Venezia: Lawsuit against Newport started with a Sister City trip


There are two sides to every story.

And on Sept. 28, Newport Beach city officials plan to head to Orange County Superior Court in Santa Ana to tell theirs. They are going to court to defend themselves against an unusual lawsuit brought by resident Kent Moore.

Moore asserts that Newport “has violated its policies, its grant agreements and state law with respect to the funding and oversight of the Newport Beach Sister City Assn.,” according to the legal filing.

Moore’s attorney, Melinda Luthin, claims city officials either ignored or stonewalled Moore’s document requests, which she argues fall under the California Public Records Act.


To give you some background, Moore served on the Newport Beach Sister City Assn., which has worked with sister city Okazaki, Japan, for 10 years, and then resigned after controversy arose with the Sister City 2010 group’s trip to Antibes, France, which he wasn’t on.

According to Moore, concerns raised in an incident report filed after Antibes included allegations that trip chaperone Justin Myers, son of then-Sister City board President Cherri Myers, allowed an incident of underage drinking to take place and that a DUI on his driving record should have disqualified him from being a chaperon.

In addition, Moore claims trip expenses weren’t verified by receipts or other means.

After the trip, Cherri Myers stepped down from the board, and Justin Myers resigned.

The Myers dispute Moore’s claims, as does the city.

Justin Myers says Moore was a longtime family friend who knew he’d had a DUI in 2009 and that he provided proof that his license was intact before the trip.

“Kent was part of the process for me being selected as a chaperone,” he says. “I also had taken two other groups to France, and one to Japan between 2007 and 2009, without any issue or complaints.”

Underage drinking?

In the French airport at the end of the trip, Myers says, a 17-year-old student bought beer. A younger boy grabbed the beer, pretending to drink it.

When Myers saw this, he says, he threw it away.

There is no legal drinking age in France, but in 2010, it became illegal to sell alcohol to anyone under 18 (up from 16).

Myers says he submitted detailed reports of all expenditures after the trip.

Since the Sister City Assn. receives grant money from the city, Moore called for an investigation into the allegations, requesting copies of grant documents and correspondence among city officials regarding the matter. He also asked Sister City for documents.

Since Councilmen Keith Curry and Don Webb were on the trip, they were brought into this, as was current Mayor Ed Selich, who was not on the trip.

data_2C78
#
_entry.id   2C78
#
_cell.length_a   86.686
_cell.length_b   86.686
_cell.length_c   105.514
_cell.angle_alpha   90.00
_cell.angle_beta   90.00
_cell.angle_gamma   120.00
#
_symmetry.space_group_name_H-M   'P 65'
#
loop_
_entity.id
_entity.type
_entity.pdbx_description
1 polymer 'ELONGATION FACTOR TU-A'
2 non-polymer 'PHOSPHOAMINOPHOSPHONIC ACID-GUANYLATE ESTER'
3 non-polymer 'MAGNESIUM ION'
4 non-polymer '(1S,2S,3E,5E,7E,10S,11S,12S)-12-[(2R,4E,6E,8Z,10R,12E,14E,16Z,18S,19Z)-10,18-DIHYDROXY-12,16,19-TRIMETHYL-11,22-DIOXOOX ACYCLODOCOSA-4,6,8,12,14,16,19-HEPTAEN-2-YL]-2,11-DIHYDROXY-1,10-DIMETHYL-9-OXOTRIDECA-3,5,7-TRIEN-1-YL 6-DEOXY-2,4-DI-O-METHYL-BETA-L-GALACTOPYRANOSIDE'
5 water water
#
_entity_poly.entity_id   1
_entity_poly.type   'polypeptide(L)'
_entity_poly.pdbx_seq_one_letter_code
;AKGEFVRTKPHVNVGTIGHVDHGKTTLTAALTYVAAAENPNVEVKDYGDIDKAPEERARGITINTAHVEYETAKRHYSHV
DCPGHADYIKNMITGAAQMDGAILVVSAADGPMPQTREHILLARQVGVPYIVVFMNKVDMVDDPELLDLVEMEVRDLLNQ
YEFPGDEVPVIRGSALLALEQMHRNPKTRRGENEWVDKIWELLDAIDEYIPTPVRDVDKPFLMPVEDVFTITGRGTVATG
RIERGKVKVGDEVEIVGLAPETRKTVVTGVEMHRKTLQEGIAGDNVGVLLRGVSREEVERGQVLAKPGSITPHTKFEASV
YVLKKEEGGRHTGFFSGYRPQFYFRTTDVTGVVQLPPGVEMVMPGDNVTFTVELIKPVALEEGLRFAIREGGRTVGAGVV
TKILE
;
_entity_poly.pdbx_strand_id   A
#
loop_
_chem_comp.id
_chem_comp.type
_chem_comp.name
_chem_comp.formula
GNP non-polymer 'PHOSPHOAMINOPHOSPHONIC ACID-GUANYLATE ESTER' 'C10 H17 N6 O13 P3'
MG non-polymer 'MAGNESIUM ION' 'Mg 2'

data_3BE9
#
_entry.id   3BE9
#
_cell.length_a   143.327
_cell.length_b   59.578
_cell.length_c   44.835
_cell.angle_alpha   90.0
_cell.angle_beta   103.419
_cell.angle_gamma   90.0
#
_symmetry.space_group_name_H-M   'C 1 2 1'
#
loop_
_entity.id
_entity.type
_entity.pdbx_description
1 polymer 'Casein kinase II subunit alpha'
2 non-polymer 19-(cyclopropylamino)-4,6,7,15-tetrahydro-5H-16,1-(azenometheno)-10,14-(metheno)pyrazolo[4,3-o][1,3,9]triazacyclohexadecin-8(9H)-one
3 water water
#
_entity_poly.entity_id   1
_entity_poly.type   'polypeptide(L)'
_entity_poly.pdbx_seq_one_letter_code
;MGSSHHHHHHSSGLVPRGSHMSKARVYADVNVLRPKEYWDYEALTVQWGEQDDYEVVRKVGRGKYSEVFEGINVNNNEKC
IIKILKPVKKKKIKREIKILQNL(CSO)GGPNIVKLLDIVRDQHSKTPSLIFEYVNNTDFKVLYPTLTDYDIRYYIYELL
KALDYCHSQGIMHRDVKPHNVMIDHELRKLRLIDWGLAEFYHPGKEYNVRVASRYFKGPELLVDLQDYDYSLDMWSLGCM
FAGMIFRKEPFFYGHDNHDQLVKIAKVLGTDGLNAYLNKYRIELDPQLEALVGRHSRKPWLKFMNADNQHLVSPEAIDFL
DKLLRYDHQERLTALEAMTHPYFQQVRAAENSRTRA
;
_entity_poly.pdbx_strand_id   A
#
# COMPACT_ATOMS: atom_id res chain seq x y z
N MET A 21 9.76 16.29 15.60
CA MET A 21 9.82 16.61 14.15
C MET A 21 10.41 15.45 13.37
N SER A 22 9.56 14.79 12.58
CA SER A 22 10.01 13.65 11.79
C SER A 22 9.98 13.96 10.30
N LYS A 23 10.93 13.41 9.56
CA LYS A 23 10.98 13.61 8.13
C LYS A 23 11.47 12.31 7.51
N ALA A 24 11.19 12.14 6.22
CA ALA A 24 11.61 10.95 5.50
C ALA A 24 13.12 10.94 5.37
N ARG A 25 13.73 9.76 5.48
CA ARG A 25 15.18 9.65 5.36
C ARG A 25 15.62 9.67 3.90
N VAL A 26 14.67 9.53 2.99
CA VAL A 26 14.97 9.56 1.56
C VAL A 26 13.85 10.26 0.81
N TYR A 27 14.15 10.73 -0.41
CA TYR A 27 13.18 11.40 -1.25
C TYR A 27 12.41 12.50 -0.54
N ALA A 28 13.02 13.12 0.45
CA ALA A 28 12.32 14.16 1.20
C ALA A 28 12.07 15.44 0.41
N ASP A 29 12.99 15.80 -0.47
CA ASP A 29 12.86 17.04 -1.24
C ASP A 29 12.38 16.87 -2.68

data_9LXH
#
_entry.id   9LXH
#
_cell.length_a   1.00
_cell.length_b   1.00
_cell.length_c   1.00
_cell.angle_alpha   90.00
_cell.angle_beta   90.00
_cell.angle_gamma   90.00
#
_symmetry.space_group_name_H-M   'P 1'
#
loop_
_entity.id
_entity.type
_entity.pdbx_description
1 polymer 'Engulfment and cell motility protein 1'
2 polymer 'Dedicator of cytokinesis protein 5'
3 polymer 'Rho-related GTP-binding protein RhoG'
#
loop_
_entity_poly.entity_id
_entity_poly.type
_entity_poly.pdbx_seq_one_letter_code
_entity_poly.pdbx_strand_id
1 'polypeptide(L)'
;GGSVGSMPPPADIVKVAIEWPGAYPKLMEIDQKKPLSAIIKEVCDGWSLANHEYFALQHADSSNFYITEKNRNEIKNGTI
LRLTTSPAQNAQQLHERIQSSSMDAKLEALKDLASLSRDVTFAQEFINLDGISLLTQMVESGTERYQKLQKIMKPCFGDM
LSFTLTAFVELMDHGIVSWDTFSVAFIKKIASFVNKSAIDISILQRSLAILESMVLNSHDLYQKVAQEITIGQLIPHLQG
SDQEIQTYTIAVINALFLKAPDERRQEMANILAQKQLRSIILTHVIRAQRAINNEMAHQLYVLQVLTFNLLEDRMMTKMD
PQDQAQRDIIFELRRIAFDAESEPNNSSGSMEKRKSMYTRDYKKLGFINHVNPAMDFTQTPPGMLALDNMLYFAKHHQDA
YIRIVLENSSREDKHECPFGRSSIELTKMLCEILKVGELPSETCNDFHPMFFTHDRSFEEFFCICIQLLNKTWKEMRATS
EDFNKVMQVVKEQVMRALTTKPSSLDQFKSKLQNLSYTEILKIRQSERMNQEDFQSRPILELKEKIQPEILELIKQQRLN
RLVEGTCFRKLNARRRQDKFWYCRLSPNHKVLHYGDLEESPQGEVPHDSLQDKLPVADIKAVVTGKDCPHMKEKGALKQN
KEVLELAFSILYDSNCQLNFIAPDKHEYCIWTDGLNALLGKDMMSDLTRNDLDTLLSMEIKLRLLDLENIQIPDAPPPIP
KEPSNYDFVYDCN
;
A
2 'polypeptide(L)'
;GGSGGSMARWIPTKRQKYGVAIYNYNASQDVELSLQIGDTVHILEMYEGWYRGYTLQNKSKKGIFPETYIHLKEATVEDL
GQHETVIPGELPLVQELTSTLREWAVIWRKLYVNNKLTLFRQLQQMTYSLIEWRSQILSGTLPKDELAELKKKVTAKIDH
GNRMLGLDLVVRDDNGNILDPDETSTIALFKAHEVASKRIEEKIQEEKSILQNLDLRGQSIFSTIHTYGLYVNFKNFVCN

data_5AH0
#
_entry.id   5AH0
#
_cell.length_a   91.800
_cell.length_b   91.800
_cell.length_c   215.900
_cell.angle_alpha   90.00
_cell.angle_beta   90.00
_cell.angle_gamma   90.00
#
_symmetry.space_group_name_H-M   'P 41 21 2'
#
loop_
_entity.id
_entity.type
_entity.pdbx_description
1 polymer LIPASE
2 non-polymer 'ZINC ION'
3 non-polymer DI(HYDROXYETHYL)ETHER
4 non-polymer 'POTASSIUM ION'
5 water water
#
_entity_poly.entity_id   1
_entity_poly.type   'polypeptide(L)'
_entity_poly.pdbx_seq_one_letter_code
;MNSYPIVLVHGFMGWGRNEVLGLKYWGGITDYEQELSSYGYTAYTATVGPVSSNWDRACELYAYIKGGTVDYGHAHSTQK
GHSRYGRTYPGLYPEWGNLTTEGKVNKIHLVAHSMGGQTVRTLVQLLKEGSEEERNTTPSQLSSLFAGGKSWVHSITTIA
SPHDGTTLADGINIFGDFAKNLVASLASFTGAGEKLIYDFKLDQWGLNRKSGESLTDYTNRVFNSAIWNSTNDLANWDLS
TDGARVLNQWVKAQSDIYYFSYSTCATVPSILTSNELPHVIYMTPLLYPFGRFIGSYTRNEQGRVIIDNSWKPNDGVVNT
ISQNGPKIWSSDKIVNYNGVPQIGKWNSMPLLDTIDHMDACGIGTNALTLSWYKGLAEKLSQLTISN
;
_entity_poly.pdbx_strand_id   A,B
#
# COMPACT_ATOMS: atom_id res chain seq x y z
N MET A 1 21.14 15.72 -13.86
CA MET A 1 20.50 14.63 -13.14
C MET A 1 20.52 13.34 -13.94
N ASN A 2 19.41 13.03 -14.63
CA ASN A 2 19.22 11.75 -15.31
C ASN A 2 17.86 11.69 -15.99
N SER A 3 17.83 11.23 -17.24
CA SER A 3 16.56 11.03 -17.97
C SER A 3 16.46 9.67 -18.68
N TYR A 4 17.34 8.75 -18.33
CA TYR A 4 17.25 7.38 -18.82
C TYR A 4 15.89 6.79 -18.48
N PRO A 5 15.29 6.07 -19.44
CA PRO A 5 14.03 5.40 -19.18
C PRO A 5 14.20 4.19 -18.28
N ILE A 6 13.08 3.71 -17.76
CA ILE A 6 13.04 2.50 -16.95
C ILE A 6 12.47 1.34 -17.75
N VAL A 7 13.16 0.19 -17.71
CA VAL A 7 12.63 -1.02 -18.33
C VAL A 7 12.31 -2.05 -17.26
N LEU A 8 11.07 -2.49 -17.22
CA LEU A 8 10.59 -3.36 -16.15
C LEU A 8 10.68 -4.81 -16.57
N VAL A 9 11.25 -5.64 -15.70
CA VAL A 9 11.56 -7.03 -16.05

Though no city officials were chaperones, the city felt that looking into questions raised about the supervision of the students was prudent, says City Manager Dave Kiff.

“Based on a review, we determined that none of the youth that participated in the program were ever put at risk,” he says. “We did, however, think it was a good idea for the Sister City Assn. to modify some of its procedures, and the association agreed to make changes to its program in 2011.”

Luthin isn’t completely satisfied that the city has complied with the document requests.

Moore requested 21 separate categories of documents from 2008 to 2014, Kiff says.

City Hall was moving offices during that time, so it did what Kiff called a “rolling production of documents” and produced documents as they became available.

“As of June 2015, all responsive documents were turned over to the requesting party,” Kiff says.

Luthin complains that the approximately 500 pages she eventually got were not in chronological order, some were upside down, and some didn’t even pertain to the issue.

There were 15 copies of the 2009 grant document, she says.

Luthin tells me it cost $2,221 in process-server fees to serve witness subpoenas to five people, including Kiff, Curry and Selich, that normally should have cost about $62 per person.

“They were evading service and ran like cockroaches,” she says.

She alleges that she even sent a process server to a City Council meeting, but he was told that he would be arrested if he tried to serve the subpoenas there.

Kiff says no one with the city tried to evade being served, though Luthin says servers had trouble catching up to Selich.

Selich says she’s “delusional,” since the city attorney knew he’d be in the Mariner’s Conference Room, Bay 2C, at 3:30 p.m. Aug. 3 to accept service.

Curry says the evasion accusation is “simply a lie” and that Luthin is using the lawsuit “to shake down the taxpayers for personal financial gain.”

But, she says, “It’s the responsibility of the agency to reimburse the member of the public for his expenses when he is forced to go to court to get the agency to obey the law.”

Moore has spent over $100,000 in legal fees that he hopes to get back if his lawsuit prevails.

Kiff estimates that Newport has spent about $150,000 to $200,000 on this so far.

BARBARA VENEZIA lives in Newport Beach. She can be reached at Listen to her weekly radio segment on “Sunday Brunch with Tom and Lynn” from 11 a.m. to noon on KOCI/101.5 FM.